Washington, D.C. – Today’s meeting between Turkish President Recep Tayyip Erdogan and Russian President Vladimir Putin in St. Petersburg will accelerate a Turkish-Russian rapprochement, but will not lead to a major realignment in relations between the two countries, analysts with the Bipartisan Policy Center said.
“Comments from both leaders after their meeting focused on economics and side-stepped the Syrian issue. This suggests a return to the uneasy, but mutually beneficial, status quo that existed before Turkey downed a Russian plane last November,” Blaise Misztal, director of the national security program at BPC, said. “Erdogan specifically referenced returning relations to their pre-crisis level, a time in which trade ties flourished but differences such as on Syria policy were set aside.”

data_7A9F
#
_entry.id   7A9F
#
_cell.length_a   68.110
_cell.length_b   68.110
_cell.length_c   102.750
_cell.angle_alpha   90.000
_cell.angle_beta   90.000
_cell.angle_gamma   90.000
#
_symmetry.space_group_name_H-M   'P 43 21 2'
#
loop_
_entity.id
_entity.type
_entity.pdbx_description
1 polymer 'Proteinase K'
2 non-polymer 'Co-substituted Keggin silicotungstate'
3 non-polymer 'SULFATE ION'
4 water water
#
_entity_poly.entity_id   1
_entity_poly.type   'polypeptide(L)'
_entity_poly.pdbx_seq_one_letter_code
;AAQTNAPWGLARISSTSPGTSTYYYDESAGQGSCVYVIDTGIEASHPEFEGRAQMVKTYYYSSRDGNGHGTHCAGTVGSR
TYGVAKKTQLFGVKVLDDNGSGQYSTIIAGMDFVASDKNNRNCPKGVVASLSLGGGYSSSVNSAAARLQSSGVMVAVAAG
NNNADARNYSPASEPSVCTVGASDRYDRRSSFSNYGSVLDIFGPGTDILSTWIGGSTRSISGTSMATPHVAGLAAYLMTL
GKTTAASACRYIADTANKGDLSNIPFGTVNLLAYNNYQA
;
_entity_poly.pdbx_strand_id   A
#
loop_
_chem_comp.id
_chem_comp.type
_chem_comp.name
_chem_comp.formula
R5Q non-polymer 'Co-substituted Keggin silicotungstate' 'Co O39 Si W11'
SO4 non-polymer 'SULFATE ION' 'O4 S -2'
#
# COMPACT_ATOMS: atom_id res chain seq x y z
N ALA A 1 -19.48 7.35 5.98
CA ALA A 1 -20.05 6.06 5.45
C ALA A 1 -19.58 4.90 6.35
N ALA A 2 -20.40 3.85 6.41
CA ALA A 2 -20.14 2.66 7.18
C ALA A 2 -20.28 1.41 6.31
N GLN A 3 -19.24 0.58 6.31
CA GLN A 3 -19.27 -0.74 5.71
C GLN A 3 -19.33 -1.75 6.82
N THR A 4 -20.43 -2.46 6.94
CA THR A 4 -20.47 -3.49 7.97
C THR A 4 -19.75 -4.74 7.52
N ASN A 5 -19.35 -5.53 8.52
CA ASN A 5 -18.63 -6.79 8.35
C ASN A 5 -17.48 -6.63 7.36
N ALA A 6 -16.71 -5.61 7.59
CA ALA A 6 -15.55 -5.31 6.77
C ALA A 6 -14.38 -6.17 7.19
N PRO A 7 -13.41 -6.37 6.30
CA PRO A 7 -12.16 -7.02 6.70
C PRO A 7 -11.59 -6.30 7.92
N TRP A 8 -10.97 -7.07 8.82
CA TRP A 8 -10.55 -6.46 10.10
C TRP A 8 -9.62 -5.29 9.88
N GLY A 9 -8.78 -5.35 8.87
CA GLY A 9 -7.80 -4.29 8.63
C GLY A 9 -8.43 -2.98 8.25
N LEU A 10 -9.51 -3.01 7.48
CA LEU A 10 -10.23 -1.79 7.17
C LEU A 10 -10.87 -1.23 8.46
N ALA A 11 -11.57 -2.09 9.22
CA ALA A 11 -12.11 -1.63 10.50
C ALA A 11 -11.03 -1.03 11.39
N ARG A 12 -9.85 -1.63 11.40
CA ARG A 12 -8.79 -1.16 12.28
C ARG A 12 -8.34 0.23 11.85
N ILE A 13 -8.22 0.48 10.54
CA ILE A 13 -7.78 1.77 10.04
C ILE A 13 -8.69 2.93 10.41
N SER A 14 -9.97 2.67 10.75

“Russia appears to expect that rapprochement on Syria would involve Turkey accepting Russia’s desired outcome. There is no evidence yet of Russia being willing to offer the kind of real concessions to Turkish-supported rebel groups in northern Syria that might help woo Ankara,” Nick Danforth, senior policy analyst at BPC, said. “Erdogan’s post-coup anger at the West is very real, but he undoubtedly maintains a healthy suspicion of Russian motives and ambitions as well.”
Historically, Russian-Turkish relations have only been close when Russia was at its weakest. The more resurgent and aggressive Russia becomes, the less Washington needs to worry about Turkish-Russian rapprochement.